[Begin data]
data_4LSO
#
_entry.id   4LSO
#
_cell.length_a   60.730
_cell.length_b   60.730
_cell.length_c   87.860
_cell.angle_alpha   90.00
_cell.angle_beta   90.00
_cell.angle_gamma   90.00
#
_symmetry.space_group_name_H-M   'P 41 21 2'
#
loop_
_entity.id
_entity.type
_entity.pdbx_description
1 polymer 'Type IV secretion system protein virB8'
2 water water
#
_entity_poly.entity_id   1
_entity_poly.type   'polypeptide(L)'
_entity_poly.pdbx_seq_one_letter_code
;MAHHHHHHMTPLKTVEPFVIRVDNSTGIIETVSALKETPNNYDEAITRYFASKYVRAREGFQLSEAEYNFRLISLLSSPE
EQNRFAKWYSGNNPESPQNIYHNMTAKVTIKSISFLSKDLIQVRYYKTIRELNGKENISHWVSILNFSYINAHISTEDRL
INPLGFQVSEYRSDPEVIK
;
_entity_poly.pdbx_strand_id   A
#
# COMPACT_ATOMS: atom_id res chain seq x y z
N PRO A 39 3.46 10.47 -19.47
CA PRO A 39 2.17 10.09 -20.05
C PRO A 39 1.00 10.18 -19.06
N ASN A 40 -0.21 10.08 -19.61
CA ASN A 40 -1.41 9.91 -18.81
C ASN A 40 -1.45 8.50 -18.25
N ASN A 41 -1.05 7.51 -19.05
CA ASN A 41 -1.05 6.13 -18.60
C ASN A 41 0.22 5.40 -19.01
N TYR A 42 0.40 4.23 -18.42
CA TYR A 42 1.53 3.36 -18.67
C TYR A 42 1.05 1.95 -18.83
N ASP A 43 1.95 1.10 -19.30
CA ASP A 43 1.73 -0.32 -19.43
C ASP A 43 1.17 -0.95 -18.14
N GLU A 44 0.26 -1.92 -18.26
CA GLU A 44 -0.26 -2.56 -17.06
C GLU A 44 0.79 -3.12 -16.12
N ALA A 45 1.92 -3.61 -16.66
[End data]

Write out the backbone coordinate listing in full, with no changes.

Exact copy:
data_4LSO
#
_entry.id   4LSO
#
_cell.length_a   60.730
_cell.length_b   60.730
_cell.length_c   87.860
_cell.angle_alpha   90.00
_cell.angle_beta   90.00
_cell.angle_gamma   90.00
#
_symmetry.space_group_name_H-M   'P 41 21 2'
#
loop_
_entity.id
_entity.type
_entity.pdbx_description
1 polymer 'Type IV secretion system protein virB8'
2 water water
#
_entity_poly.entity_id   1
_entity_poly.type   'polypeptide(L)'
_entity_poly.pdbx_seq_one_letter_code
;MAHHHHHHMTPLKTVEPFVIRVDNSTGIIETVSALKETPNNYDEAITRYFASKYVRAREGFQLSEAEYNFRLISLLSSPE
EQNRFAKWYSGNNPESPQNIYHNMTAKVTIKSISFLSKDLIQVRYYKTIRELNGKENISHWVSILNFSYINAHISTEDRL
INPLGFQVSEYRSDPEVIK
;
_entity_poly.pdbx_strand_id   A
#
# COMPACT_ATOMS: atom_id res chain seq x y z
N PRO A 39 3.46 10.47 -19.47
CA PRO A 39 2.17 10.09 -20.05
C PRO A 39 1.00 10.18 -19.06
N ASN A 40 -0.21 10.08 -19.61
CA ASN A 40 -1.41 9.91 -18.81
C ASN A 40 -1.45 8.50 -18.25
N ASN A 41 -1.05 7.51 -19.05
CA ASN A 41 -1.05 6.13 -18.60
C ASN A 41 0.22 5.40 -19.01
N TYR A 42 0.40 4.23 -18.42
CA TYR A 42 1.53 3.36 -18.67
C TYR A 42 1.05 1.95 -18.83
N ASP A 43 1.95 1.10 -19.30
CA ASP A 43 1.73 -0.32 -19.43
C ASP A 43 1.17 -0.95 -18.14
N GLU A 44 0.26 -1.92 -18.26
CA GLU A 44 -0.26 -2.56 -17.06
C GLU A 44 0.79 -3.12 -16.12
N ALA A 45 1.92 -3.61 -16.66